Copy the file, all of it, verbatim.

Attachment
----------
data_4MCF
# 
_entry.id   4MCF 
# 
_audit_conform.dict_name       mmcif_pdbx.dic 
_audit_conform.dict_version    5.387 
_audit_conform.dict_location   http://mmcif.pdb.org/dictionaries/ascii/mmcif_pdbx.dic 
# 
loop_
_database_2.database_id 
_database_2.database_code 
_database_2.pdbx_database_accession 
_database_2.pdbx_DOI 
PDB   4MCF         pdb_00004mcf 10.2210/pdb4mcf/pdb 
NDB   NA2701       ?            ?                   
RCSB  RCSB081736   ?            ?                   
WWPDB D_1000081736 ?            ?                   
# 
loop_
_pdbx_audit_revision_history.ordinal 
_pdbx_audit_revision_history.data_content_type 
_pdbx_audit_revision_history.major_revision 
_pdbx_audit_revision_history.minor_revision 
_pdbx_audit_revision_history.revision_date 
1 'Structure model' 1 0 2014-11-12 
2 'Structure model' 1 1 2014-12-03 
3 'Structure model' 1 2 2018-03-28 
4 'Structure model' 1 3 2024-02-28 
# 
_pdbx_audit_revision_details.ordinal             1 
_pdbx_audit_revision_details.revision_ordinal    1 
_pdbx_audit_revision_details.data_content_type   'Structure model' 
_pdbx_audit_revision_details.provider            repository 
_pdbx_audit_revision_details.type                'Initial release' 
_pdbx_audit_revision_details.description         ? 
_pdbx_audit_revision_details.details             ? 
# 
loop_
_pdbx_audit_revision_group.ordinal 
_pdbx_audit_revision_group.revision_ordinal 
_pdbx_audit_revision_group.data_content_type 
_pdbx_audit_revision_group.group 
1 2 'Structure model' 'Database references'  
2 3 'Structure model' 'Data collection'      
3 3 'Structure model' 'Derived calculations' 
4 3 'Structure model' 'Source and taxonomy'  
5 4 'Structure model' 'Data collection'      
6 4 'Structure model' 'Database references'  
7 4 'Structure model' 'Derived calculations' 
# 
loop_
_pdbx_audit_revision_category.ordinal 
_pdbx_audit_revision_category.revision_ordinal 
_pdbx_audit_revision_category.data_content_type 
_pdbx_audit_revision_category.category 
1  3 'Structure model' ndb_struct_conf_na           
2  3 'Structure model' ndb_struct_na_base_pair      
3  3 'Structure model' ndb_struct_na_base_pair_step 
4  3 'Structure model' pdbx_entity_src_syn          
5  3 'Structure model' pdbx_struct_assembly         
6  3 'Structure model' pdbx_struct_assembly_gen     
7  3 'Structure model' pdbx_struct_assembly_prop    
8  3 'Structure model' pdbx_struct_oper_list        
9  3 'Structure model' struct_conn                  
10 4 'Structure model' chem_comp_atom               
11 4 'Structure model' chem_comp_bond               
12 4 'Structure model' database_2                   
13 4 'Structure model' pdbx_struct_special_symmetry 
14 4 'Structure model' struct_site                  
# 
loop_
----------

data_4MCF
# 
_entry.id   4MCF 
# 
_audit_conform.dict_name       mmcif_pdbx.dic 
_audit_conform.dict_version    5.387 
_audit_conform.dict_location   http://mmcif.pdb.org/dictionaries/ascii/mmcif_pdbx.dic 
# 
loop_
_database_2.database_id 
_database_2.database_code 
_database_2.pdbx_database_accession 
_database_2.pdbx_DOI 
PDB   4MCF         pdb_00004mcf 10.2210/pdb4mcf/pdb 
NDB   NA2701       ?            ?                   
RCSB  RCSB081736   ?            ?                   
WWPDB D_1000081736 ?            ?                   
# 
loop_
_pdbx_audit_revision_history.ordinal 
_pdbx_audit_revision_history.data_content_type 
_pdbx_audit_revision_history.major_revision 
_pdbx_audit_revision_history.minor_revision 
_pdbx_audit_revision_history.revision_date 
1 'Structure model' 1 0 2014-11-12 
2 'Structure model' 1 1 2014-12-03 
3 'Structure model' 1 2 2018-03-28 
4 'Structure model' 1 3 2024-02-28 
# 
_pdbx_audit_revision_details.ordinal             1 
_pdbx_audit_revision_details.revision_ordinal    1 
_pdbx_audit_revision_details.data_content_type   'Structure model' 
_pdbx_audit_revision_details.provider            repository 
_pdbx_audit_revision_details.type                'Initial release' 
_pdbx_audit_revision_details.description         ? 
_pdbx_audit_revision_details.details             ? 
# 
loop_
_pdbx_audit_revision_group.ordinal 
_pdbx_audit_revision_group.revision_ordinal 
_pdbx_audit_revision_group.data_content_type 
_pdbx_audit_revision_group.group 
1 2 'Structure model' 'Database references'  
2 3 'Structure model' 'Data collection'      
3 3 'Structure model' 'Derived calculations' 
4 3 'Structure model' 'Source and taxonomy'  
5 4 'Structure model' 'Data collection'      
6 4 'Structure model' 'Database references'  
7 4 'Structure model' 'Derived calculations' 
# 
loop_
_pdbx_audit_revision_category.ordinal 
_pdbx_audit_revision_category.revision_ordinal 
_pdbx_audit_revision_category.data_content_type 
_pdbx_audit_revision_category.category 
1  3 'Structure model' ndb_struct_conf_na           
2  3 'Structure model' ndb_struct_na_base_pair      
3  3 'Structure model' ndb_struct_na_base_pair_step 
4  3 'Structure model' pdbx_entity_src_syn          
5  3 'Structure model' pdbx_struct_assembly         
6  3 'Structure model' pdbx_struct_assembly_gen     
7  3 'Structure model' pdbx_struct_assembly_prop    
8  3 'Structure model' pdbx_struct_oper_list        
9  3 'Structure model' struct_conn                  
10 4 'Structure model' chem_comp_atom               
11 4 'Structure model' chem_comp_bond               
12 4 'Structure model' database_2                   
13 4 'Structure model' pdbx_struct_special_symmetry 
14 4 'Structure model' struct_site                  
# 
loop_